“This symbol's purpose is to stoke the fires of racial prejudice and strike fear in the hearts of people of colour,” Missouri party acting chair Clem Smith said in a statement, adding the appearance of a noose was a painful reminder of the country’s history of lynching African Americans.

“To see one next to a polling booth is offensive, inappropriate and outrageous... It must be taken down immediately.”

Trump convoys block off highways

The noose was later covered up but the incident was just one small flashpoint of tension as millions across the country turn out to vote amid occasional skirmishes, and concerns over voter intimidation and the threat of violence.

With about 48 hours left until polls close, Trump supporters coordinated large caravans across the country dubbed “Maga drag”.

Convoys of Trump supporters blocked highways in New Jersey and New York on Sunday (local time), igniting a furious response from motorists and critics online.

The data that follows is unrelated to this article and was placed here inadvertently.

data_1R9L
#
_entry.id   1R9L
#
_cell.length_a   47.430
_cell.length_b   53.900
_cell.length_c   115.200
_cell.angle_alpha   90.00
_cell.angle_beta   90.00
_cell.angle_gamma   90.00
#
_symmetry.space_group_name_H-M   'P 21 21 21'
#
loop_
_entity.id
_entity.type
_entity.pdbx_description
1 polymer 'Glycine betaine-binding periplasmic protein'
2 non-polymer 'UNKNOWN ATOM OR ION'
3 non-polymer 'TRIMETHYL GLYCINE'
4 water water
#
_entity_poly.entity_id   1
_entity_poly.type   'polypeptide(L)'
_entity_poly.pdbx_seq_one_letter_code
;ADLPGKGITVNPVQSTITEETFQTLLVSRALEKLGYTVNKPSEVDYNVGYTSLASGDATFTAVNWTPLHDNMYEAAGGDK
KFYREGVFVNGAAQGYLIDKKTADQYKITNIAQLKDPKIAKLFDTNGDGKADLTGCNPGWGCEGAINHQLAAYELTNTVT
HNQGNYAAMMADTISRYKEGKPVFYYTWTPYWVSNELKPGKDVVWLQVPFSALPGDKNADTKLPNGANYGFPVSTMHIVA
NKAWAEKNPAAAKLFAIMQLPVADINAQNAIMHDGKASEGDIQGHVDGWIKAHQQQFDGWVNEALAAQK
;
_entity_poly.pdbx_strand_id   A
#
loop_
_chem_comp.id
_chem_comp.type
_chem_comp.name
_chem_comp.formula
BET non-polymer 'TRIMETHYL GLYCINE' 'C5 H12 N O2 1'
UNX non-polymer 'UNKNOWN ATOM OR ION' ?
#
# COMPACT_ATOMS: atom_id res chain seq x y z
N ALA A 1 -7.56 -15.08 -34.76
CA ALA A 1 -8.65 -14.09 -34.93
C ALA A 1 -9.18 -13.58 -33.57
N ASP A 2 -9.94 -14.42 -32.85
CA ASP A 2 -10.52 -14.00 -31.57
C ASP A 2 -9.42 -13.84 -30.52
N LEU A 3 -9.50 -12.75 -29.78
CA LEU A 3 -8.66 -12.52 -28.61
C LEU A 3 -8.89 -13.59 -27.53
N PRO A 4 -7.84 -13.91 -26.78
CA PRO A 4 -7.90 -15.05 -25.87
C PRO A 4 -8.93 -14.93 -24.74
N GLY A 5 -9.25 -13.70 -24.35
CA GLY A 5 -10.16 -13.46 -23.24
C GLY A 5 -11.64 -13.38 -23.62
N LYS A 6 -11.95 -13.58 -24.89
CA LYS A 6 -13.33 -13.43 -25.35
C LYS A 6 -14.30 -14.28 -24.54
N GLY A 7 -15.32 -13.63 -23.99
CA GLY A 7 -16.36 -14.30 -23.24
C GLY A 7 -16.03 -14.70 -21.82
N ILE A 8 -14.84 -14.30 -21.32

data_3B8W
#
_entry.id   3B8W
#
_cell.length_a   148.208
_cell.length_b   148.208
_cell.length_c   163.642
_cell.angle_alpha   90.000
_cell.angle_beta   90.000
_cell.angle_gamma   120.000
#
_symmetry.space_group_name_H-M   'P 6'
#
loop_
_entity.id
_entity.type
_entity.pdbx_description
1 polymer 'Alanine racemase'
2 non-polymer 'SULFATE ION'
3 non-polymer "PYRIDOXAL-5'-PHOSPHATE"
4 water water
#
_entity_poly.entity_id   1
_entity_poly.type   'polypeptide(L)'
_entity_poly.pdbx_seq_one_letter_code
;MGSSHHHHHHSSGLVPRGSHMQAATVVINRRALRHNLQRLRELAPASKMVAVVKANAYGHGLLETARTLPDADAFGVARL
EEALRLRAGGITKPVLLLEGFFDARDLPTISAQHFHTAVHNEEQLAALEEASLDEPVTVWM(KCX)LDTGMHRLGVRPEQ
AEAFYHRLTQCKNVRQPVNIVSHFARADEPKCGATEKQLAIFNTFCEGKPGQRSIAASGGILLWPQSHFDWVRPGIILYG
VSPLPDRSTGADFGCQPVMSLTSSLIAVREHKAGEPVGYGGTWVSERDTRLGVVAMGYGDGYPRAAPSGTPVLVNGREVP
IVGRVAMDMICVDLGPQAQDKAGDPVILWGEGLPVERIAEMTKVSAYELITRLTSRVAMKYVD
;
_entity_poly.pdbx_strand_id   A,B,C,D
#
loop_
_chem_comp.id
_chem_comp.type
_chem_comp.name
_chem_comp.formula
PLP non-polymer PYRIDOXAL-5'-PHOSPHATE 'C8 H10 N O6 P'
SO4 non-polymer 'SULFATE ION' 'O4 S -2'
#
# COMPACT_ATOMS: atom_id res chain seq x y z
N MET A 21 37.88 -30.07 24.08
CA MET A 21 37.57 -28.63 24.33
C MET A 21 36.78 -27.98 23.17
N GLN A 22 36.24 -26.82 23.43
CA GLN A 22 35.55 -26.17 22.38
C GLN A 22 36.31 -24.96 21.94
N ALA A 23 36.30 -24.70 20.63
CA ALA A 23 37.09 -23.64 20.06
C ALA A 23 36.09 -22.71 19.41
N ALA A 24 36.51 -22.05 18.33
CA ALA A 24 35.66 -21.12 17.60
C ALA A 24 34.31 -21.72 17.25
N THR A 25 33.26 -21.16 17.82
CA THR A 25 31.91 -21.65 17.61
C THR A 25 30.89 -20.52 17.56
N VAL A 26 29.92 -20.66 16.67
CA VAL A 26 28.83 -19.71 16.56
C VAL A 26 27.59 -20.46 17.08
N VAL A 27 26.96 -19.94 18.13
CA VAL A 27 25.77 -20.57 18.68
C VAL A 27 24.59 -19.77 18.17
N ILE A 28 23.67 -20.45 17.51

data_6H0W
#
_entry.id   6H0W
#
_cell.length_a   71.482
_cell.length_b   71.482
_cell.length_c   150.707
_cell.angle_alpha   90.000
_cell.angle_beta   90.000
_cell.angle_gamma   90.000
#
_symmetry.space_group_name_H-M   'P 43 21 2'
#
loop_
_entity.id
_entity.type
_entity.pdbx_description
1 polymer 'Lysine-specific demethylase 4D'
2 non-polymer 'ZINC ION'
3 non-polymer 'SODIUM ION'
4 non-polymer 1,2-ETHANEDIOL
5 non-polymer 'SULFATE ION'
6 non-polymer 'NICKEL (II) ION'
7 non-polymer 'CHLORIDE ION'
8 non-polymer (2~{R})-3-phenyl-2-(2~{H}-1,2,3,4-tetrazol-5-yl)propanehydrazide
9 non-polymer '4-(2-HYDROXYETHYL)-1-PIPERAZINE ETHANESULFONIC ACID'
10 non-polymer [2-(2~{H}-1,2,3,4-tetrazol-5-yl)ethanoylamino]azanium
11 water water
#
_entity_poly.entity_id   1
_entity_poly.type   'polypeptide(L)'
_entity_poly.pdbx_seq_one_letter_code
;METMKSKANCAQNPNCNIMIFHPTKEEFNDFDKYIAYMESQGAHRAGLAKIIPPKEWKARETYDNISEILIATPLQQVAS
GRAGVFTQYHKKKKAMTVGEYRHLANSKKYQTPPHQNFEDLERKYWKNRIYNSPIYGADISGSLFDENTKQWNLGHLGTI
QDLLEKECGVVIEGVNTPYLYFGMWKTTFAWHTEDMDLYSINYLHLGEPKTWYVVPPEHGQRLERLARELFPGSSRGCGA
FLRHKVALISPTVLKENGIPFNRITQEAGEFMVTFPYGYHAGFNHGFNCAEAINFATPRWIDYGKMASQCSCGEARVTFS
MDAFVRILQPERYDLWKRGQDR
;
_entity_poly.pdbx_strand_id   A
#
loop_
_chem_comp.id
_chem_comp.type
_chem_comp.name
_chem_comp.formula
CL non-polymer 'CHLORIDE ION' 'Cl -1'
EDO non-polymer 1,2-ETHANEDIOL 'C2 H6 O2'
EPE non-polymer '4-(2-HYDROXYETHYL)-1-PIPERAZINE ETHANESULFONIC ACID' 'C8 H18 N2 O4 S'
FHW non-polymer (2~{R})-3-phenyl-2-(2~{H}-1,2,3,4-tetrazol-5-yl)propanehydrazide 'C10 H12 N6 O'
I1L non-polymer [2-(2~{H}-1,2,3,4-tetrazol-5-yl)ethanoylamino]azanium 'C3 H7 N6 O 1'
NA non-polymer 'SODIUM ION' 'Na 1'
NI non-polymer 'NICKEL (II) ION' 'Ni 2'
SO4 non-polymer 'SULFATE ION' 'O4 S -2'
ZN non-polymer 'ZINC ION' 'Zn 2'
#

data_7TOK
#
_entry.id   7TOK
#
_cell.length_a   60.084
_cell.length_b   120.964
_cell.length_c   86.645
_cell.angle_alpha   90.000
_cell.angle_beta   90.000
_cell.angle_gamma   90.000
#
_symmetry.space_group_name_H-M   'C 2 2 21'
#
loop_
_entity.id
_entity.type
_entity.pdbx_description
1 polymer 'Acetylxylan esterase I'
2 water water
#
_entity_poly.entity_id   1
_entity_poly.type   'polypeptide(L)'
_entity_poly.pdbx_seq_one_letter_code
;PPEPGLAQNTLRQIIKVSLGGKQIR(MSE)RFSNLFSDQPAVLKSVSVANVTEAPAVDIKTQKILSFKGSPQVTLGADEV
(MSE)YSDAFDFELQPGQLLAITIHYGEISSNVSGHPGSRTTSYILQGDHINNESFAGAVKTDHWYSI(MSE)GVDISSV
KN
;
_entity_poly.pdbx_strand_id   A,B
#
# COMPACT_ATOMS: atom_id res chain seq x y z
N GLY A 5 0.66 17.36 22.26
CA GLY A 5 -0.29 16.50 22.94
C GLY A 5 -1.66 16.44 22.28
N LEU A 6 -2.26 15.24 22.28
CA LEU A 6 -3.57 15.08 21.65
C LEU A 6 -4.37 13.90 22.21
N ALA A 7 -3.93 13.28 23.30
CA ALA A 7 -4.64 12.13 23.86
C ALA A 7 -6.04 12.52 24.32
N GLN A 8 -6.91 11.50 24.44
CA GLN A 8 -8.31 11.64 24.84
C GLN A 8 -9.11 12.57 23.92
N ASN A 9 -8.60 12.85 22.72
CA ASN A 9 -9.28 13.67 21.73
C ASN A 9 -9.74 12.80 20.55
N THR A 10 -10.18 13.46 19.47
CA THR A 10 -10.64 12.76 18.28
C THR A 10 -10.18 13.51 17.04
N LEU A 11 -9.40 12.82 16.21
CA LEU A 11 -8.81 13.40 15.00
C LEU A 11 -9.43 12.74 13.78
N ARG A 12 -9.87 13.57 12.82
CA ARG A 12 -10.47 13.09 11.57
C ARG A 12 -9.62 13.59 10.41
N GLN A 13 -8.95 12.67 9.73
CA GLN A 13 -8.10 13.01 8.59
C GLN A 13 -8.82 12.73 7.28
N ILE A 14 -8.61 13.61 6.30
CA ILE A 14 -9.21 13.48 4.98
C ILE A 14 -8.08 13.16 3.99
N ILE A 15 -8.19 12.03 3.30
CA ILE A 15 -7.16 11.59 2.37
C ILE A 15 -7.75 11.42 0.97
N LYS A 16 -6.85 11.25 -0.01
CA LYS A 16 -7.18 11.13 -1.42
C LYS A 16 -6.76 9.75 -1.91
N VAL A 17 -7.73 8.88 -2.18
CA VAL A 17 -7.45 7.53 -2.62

A video posted to social media claimed Trump supporters were also blocking highways in Ohio in a rather disruptive show of support for the president.

It comes the day after a group of Trump supporters surrounded a Biden campaign bus as it drove down the highway on Saturday.

Staff on board reportedly called authorities, prompting an investigation by the FBI, CNN reported.

President Donald Trump tweeted a video of the bus incident with the words "I LOVE TEXAS!" and told a campaign rally crowd on Sunday his supporters were “protecting” the bus.